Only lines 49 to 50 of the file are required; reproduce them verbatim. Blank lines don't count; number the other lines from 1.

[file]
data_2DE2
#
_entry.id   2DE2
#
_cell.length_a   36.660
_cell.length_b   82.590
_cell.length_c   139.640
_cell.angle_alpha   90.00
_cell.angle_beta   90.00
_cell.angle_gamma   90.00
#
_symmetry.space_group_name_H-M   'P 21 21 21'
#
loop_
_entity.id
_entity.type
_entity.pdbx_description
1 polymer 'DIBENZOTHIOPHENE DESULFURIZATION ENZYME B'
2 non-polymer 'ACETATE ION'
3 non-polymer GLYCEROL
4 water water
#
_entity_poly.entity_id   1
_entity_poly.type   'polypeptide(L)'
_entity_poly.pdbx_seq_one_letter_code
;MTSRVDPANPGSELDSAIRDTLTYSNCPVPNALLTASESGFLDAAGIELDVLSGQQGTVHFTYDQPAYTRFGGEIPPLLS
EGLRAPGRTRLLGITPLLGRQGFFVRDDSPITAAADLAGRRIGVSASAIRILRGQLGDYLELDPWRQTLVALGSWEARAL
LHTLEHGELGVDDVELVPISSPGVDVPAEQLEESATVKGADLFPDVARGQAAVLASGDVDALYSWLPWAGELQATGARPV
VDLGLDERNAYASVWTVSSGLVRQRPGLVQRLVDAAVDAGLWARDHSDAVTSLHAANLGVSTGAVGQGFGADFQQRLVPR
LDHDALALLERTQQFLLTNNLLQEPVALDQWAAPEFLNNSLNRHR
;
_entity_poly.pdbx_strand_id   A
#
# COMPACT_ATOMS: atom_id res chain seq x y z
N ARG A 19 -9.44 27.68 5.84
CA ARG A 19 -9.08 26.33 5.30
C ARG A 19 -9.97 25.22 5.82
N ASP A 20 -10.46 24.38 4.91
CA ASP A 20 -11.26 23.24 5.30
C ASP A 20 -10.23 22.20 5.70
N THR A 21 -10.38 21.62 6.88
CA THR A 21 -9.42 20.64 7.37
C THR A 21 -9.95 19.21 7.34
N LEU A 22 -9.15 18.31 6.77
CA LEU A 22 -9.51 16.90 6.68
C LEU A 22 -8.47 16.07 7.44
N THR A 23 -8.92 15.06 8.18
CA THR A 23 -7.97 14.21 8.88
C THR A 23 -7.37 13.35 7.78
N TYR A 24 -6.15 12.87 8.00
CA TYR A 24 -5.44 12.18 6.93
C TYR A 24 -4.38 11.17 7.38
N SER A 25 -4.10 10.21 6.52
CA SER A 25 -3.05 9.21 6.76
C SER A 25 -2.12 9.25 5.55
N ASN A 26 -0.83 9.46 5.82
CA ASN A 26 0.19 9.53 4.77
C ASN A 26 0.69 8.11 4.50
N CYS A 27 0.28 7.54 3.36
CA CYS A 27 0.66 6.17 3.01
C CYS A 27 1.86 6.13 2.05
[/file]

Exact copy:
C THR A 23 -7.37 13.35 7.78
N TYR A 24 -6.15 12.87 8.00